Capitol Police Officers Testify As Jan. 6 Inquiry Begins
The first hearing of the special House committee investigating the attack featured four police officers who fought off the mob.,
‘This is how I’m going to die.’ Capitol Police officers testify as Jan. 6 inquiry begins.
- July 27, 2021, 9:30 a.m. ET
Aquilino A. Gonell, a Capitol Police sergeant and veteran of the Iraq war, was nearly crushed during the Jan. 6 riot at the Capitol and has watched with frustration in the months since as some Republican members of Congress have attempted to downplay or deny the violence he confronted.
On Tuesday, Sergeant Gonell told his story in brutal and emotional detail before Congress, as one of four police officers who responded to the attack that day and are testifying at the first hearing of the select committee investigating the deadly storming of the Capitol. Republican leaders, who have repeatedly opposed efforts to scrutinize the incursion by a pro-Trump mob, boycotted the session.
“I could feel myself losing oxygen and recall thinking to myself, ‘This is how I’m going to die — defending this entrance,'” Sergeant Gonell told the panel.
About 140 police officers were injured as supporters of President Donald J. Trump breached the Capitol, where Congress was meeting to count the electoral votes to formalize President Biden’s election. The rioters chanted “Hang Mike Pence,” stalked the halls hunting for Speaker Nancy Pelosi and forced lawmakers to interrupt the count and evacuate their chambers.
“There is a continuous, shocking attempt to ignore or try to destroy the truth of what truly happened that day, and to whitewash the facts into something other than what they unmistakably reveal: An attack on our democracy by violent domestic extremists, and a stain on our history and our moral standing here at home and abroad,” Sergeant Gonell said, wiping away tears as he testified.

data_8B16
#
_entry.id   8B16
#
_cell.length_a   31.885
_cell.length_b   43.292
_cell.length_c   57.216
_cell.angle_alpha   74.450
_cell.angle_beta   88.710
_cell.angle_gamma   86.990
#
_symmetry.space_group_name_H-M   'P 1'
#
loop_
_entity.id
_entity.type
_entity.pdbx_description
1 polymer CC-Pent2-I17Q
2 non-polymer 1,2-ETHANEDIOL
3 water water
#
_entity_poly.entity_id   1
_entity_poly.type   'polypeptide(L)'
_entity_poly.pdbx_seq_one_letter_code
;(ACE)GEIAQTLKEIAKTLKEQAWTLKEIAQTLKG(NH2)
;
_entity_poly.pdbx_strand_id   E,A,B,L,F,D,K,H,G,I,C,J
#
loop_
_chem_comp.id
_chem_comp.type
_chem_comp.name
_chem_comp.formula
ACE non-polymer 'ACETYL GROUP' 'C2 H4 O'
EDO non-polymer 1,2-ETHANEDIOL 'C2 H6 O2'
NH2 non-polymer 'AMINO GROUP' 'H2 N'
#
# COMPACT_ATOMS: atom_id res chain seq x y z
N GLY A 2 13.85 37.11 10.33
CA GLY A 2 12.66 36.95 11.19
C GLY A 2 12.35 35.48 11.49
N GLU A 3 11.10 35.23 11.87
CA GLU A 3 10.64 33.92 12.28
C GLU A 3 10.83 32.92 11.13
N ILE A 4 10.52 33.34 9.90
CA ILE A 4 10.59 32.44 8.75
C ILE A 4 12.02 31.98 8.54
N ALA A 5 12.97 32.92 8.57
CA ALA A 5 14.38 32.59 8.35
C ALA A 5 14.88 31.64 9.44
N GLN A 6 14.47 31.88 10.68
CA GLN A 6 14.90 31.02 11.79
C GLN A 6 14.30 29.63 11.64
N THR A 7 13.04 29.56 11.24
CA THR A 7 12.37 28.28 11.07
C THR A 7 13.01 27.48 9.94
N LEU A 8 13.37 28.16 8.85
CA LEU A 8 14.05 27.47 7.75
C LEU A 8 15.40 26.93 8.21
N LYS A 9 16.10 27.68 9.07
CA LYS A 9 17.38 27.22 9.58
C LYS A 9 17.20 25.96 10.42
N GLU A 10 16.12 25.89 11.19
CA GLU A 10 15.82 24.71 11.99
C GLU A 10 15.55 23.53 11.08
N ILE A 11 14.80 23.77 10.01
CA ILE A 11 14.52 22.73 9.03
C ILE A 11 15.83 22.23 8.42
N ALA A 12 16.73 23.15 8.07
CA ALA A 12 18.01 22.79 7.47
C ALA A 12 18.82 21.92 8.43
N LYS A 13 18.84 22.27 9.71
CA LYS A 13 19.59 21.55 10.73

Democrats opened the hearing, which was expected to last for several hours, by playing previously unreleased video of the violence of Jan. 6, including body camera footage in which rioters could be seen at close range attacking and cursing the police as officers struggled to hold them back. The voices of rioters could be heard calmly directing the assault via radios as police officers could be heard on their own channels issuing panicked distress calls.
As the scenes and sounds of the violence played loudly in the hearing room, the officers, clad in their dark blue uniforms, grew emotional and some embraced each other.
In his opening remarks, Representative Bennie G. Thompson, Democrat of Mississippi and chairman of the select committee, called the men “heroes,” who prevented an even-greater disaster.
“A violent mob was pointed toward the Capitol and told to win a trial by combat,” Mr. Thompson said. “Some descended on this city with clear plans to disrupt our democracy. One rioter said that they weren’t there to commit violence, but that, and I’m quoting, ‘We were just there to overthrow the government.'”